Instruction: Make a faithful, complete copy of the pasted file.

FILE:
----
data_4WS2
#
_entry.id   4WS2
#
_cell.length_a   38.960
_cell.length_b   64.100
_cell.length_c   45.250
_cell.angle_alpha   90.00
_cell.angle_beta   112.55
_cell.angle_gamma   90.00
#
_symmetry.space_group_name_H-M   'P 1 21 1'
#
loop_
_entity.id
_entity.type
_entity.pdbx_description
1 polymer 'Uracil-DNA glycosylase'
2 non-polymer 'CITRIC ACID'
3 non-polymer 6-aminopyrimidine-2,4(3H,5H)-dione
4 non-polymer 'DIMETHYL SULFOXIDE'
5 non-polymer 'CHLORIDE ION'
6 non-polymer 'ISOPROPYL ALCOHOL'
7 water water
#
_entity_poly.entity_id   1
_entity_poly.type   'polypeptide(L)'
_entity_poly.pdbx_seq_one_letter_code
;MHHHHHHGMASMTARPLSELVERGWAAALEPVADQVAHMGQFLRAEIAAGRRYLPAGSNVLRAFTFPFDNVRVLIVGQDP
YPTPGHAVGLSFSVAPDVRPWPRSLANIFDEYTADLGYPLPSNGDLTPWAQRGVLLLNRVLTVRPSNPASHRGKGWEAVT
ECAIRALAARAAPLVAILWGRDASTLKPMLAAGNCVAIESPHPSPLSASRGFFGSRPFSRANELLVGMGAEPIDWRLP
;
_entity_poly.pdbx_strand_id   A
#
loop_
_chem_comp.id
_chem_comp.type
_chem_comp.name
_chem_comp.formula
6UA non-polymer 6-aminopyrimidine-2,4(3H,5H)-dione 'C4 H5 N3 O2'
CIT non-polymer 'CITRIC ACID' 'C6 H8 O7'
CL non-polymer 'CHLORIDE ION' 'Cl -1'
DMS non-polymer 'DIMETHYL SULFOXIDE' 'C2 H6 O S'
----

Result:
data_4WS2
#
_entry.id   4WS2
#
_cell.length_a   38.960
_cell.length_b   64.100
_cell.length_c   45.250
_cell.angle_alpha   90.00
_cell.angle_beta   112.55
_cell.angle_gamma   90.00
#
_symmetry.space_group_name_H-M   'P 1 21 1'
#
loop_
_entity.id
_entity.type
_entity.pdbx_description
1 polymer 'Uracil-DNA glycosylase'
2 non-polymer 'CITRIC ACID'
3 non-polymer 6-aminopyrimidine-2,4(3H,5H)-dione
4 non-polymer 'DIMETHYL SULFOXIDE'
5 non-polymer 'CHLORIDE ION'
6 non-polymer 'ISOPROPYL ALCOHOL'
7 water water
#
_entity_poly.entity_id   1
_entity_poly.type   'polypeptide(L)'
_entity_poly.pdbx_seq_one_letter_code
;MHHHHHHGMASMTARPLSELVERGWAAALEPVADQVAHMGQFLRAEIAAGRRYLPAGSNVLRAFTFPFDNVRVLIVGQDP
YPTPGHAVGLSFSVAPDVRPWPRSLANIFDEYTADLGYPLPSNGDLTPWAQRGVLLLNRVLTVRPSNPASHRGKGWEAVT
ECAIRALAARAAPLVAILWGRDASTLKPMLAAGNCVAIESPHPSPLSASRGFFGSRPFSRANELLVGMGAEPIDWRLP
;
_entity_poly.pdbx_strand_id   A
#
loop_
_chem_comp.id
_chem_comp.type
_chem_comp.name
_chem_comp.formula
6UA non-polymer 6-aminopyrimidine-2,4(3H,5H)-dione 'C4 H5 N3 O2'
CIT non-polymer 'CITRIC ACID' 'C6 H8 O7'
CL non-polymer 'CHLORIDE ION' 'Cl -1'
DMS non-polymer 'DIMETHYL SULFOXIDE' 'C2 H6 O S'